This was the first time I had publicly denied Santa, instead of arguing for his existence. Truth be told, I felt pretty guilty about it. Very guilty, in fact.
Thinking about it now, I wonder what kind of innocence it took to defend his existence as long as I did, to believe in him as long as I had in the face of all the opposition. I know that some people think that kind of innocence isnâ€™t good, that kids shouldnâ€™t believe in things like Santa or the Easter bunny, but I wonder, how much better the world would be if we were all just a little more innocent, if we all really did believe in things like Santa as kids? How much better could the world be if we could all really believe in things like this as adults?
Christmas would take place a few weeks later, and that year I decided to find out whether or not Santa was real. I couldn’t exactly come out and ask my parents about it, since revelation of doubt might lead to me getting on to the jolly fat man’s bad side, so instead I decided to stay up and see for myself. Christmas night, I fought the urge to sleep, and instead decided to take intermittent peeks outside my window. I had looked for presents in the house, and having not found any I was sure that my parents either hid the presents in the car, or that Santa was actually real.
It was about midnight when I took a peek out the window. (I had always made it a point to go to sleep early Christmas Eve, so that the morning came faster, and so that I would be fresh and awake.) I had heard a noise and knew that this was it: the time of truth. As I looked out the window, I first looked up, to see if there was anything in the ceiling. That, of course, wouldn’t have made any sense, since we didn’t have a chimney: Santa would have to use either the front or back door, unless he used his transporter. I didn’t see anything, so I, somewhat reluctantly, looked down. That’s when I saw them, my parents…
…going to the car…
…and getting the Christmas presents.
I knew right there and then that it was over: Santa wasn’t real. I went to sleep that night not knowing how to feel. On one hand I was excited because now I knew the truth. On the other, I was saddened that Santa really wasn’t real. I cried a little before I went to sleep that night.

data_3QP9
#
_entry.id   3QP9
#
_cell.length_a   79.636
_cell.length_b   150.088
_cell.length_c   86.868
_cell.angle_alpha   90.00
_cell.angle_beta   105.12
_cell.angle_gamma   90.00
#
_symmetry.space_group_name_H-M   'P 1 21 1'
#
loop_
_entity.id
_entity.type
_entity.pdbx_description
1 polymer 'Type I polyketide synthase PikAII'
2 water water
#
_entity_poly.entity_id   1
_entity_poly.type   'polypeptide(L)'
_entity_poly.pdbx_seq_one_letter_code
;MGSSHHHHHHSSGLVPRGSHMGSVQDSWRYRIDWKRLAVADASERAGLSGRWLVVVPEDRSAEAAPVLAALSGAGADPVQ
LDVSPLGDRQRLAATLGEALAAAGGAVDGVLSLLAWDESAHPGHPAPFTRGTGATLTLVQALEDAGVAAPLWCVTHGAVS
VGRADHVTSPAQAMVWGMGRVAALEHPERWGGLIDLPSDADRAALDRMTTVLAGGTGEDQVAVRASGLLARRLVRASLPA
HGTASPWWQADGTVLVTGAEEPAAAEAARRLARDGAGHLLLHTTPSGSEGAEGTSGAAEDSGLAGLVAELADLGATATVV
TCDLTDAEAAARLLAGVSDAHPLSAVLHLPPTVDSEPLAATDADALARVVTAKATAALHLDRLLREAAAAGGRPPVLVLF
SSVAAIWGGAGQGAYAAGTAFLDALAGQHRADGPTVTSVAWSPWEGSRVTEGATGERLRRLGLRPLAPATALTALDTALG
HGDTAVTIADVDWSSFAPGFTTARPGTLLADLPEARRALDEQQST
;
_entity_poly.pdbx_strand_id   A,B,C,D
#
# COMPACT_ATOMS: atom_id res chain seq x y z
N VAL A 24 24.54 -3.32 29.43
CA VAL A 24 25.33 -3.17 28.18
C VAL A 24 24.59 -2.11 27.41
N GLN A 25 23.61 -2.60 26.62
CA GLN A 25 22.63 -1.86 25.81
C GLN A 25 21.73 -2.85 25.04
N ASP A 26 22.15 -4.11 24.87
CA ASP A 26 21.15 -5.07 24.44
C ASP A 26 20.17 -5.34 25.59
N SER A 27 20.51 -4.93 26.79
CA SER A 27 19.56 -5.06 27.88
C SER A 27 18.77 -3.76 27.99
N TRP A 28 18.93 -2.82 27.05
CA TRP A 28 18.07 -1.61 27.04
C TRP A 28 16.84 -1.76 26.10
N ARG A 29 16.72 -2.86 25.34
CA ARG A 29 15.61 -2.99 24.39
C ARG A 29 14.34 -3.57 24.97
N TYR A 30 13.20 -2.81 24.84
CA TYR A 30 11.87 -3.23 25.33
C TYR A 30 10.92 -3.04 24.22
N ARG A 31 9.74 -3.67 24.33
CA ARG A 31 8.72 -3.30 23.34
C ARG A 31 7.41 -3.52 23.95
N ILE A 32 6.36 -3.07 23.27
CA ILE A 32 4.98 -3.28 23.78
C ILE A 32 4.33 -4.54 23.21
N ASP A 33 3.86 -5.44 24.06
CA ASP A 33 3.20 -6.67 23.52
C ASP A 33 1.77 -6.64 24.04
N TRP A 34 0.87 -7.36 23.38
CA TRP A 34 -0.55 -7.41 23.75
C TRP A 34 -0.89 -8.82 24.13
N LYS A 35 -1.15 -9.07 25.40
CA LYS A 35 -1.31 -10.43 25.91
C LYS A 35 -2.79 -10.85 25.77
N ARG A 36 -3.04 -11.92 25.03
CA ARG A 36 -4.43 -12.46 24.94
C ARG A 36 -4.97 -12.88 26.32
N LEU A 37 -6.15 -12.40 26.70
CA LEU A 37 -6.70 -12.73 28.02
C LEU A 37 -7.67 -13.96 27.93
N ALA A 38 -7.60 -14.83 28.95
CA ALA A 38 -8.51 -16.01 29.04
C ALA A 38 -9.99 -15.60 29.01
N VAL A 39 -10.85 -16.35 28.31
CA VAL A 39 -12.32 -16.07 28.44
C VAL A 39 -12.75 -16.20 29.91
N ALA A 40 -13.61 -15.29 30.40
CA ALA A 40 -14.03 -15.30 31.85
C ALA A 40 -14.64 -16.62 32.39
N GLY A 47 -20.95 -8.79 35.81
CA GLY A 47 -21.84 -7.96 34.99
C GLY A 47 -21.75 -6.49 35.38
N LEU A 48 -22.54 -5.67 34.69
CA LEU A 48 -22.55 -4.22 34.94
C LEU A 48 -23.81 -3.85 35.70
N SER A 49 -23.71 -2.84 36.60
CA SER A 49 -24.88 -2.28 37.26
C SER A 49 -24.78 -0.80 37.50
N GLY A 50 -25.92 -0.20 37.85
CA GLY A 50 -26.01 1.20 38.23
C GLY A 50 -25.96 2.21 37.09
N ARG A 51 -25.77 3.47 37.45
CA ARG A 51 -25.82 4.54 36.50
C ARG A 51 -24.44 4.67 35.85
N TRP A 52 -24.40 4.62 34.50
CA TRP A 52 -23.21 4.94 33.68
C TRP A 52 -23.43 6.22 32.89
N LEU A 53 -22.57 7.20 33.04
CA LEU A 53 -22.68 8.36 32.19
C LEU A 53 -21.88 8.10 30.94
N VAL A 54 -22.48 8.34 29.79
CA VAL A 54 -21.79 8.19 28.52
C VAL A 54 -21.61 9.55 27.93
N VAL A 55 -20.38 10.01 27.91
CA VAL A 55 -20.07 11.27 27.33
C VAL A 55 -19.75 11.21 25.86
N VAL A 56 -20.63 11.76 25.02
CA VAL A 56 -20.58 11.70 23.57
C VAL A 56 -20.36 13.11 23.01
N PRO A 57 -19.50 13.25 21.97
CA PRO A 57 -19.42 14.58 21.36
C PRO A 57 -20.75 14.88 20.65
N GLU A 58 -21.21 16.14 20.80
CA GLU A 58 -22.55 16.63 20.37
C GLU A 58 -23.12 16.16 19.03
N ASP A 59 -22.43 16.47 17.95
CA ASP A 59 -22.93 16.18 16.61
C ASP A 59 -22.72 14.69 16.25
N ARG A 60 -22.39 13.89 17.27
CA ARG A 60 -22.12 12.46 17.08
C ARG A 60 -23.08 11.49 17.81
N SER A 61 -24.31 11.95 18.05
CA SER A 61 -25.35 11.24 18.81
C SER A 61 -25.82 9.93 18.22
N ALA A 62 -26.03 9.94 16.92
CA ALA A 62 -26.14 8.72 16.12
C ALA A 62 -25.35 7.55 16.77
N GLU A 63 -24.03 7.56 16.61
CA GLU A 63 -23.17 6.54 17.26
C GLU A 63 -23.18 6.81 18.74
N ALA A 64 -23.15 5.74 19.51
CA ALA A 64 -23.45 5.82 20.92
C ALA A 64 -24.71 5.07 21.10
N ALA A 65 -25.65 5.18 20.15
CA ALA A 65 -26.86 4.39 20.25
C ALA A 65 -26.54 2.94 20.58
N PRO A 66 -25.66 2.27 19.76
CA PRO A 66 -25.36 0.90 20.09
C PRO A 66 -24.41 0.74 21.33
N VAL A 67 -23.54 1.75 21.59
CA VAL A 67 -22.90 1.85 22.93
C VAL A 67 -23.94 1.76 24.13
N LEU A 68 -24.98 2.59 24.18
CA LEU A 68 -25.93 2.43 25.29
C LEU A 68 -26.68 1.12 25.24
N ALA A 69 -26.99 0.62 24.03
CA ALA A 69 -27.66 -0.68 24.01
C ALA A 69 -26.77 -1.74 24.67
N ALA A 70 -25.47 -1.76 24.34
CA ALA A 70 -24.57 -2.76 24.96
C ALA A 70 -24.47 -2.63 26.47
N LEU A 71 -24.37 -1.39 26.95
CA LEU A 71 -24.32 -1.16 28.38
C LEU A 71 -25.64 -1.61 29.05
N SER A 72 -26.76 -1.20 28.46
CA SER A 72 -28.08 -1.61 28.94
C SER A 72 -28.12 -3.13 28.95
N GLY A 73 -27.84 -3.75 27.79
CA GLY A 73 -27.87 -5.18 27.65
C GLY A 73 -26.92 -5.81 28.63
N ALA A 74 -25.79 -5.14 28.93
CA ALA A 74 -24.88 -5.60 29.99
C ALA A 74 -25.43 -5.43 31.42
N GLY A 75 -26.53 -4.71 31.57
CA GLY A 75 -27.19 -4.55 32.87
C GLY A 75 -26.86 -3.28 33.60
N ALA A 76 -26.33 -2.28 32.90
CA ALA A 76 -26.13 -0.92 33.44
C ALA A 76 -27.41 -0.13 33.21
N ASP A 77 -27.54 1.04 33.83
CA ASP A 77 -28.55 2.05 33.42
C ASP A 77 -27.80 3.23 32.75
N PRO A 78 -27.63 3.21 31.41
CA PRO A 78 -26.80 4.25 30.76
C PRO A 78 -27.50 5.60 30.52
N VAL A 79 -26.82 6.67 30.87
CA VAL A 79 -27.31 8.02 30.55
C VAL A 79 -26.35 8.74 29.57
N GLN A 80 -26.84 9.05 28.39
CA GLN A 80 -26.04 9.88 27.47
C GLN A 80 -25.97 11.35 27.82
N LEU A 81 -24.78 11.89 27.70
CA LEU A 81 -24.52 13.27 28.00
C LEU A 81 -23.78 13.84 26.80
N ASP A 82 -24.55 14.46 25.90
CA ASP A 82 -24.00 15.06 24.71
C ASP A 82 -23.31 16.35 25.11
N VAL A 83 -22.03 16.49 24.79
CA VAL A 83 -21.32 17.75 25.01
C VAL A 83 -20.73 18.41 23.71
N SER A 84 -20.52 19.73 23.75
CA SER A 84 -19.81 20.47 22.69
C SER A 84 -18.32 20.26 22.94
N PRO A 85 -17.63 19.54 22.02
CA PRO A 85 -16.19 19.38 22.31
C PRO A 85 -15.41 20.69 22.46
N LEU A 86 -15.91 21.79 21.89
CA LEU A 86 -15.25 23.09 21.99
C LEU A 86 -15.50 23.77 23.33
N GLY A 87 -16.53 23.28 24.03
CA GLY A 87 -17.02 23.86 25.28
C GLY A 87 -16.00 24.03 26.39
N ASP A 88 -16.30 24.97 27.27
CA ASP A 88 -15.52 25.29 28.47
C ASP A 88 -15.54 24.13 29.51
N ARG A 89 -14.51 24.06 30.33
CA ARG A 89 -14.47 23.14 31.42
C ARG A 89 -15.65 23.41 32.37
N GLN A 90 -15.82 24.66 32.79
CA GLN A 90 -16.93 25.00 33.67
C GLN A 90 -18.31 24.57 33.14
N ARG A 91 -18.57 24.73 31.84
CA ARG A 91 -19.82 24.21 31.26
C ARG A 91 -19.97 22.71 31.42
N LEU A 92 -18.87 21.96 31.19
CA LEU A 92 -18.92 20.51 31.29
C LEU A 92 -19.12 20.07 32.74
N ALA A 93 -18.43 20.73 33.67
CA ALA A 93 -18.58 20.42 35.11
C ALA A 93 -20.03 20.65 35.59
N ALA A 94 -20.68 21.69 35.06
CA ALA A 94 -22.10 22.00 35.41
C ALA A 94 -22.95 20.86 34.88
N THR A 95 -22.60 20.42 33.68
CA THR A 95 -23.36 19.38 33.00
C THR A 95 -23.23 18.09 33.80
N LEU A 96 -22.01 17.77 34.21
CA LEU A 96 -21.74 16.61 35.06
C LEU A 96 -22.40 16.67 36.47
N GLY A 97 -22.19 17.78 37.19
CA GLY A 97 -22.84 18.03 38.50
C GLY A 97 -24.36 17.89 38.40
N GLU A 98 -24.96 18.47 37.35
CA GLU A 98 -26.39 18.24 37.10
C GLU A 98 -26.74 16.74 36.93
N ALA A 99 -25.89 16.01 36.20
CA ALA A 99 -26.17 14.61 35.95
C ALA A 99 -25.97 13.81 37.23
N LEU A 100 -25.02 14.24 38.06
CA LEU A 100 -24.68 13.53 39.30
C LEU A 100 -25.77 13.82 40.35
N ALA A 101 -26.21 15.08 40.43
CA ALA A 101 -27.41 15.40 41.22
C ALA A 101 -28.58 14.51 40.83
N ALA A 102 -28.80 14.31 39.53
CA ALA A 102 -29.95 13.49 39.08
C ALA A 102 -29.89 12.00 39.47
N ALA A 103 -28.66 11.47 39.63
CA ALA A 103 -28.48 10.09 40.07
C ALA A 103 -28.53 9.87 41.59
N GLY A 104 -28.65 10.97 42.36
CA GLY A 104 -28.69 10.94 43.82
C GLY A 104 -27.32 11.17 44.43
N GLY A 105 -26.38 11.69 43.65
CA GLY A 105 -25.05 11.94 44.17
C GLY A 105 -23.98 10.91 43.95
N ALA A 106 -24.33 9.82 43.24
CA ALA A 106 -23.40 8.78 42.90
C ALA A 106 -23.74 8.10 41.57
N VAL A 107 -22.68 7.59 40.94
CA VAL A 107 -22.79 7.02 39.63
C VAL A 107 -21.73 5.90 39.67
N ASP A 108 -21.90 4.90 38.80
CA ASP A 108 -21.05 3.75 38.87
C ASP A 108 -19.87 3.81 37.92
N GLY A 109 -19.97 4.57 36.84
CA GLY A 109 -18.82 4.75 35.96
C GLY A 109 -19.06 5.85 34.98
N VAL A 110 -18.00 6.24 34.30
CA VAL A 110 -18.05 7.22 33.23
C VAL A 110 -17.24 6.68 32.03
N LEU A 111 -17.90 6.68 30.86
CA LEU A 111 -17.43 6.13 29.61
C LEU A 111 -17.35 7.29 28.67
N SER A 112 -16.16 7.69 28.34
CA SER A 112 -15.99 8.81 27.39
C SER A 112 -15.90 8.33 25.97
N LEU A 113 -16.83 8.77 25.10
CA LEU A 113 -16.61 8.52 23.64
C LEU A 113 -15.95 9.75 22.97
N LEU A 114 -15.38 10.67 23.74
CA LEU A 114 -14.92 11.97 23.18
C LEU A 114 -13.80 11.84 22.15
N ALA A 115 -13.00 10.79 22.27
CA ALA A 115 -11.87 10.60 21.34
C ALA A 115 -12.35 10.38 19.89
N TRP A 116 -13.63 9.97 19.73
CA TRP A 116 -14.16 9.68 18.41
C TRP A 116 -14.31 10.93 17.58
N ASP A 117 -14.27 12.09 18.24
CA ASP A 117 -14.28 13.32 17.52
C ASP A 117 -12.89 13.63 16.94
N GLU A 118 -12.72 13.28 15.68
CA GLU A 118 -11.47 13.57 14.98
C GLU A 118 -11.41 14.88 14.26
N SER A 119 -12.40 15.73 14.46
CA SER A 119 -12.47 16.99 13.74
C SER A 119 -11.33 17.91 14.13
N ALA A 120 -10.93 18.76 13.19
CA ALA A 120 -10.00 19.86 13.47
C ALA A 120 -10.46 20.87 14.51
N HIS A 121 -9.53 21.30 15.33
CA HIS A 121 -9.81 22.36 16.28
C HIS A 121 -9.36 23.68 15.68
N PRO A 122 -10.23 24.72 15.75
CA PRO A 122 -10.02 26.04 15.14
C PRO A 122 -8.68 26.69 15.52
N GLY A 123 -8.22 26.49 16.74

The next morning, my sister woke me up at the customary time, 4:45am, to tell me that the presents were under the tree. Obviously, I couldn’t tell her the truth of what I had seen, so I played along. She went on to wake up everyone and herd all of us downstairs in order to start the gift opening “ceremony.” (We didn’t have much of a system at this time. Our excitement — her excitement, I guess — was enough.) As I opened my presents that morning, I felt a bit sad. These were, after all, bought by my parents, not brought by Santa. They were still nice — especially the radio and television I got that year — but it just wasn’t the same. I also started to feel a bit guilty because I knew that my parents had been doing this, essentially un-thanked, for over 10 years now. (I don’t know when my older sister stopped believing in Santa, so I couldn’t tell you how long they had been at it.) This was a strange morning.
In a previous post, I mentioned that I have a guilty feeling every Christmas morning when I open presents. This feeling has led to the interesting tradition of me opening my gifts then taking them to my room to study them and enjoy them alone. As I write this, I realize I may have just found the reason why I do this.
Still, even after this incident, after discovering that Santa wasn’t real, I felt that one day I wanted to be like that jolly old fat man. I even considered becoming a mall Santa. After all, I already had the fat part down, all I needed was the beard and wrinkles! But I decided to put that dream aside and work on it in the future, when I could be a Santa on my own terms.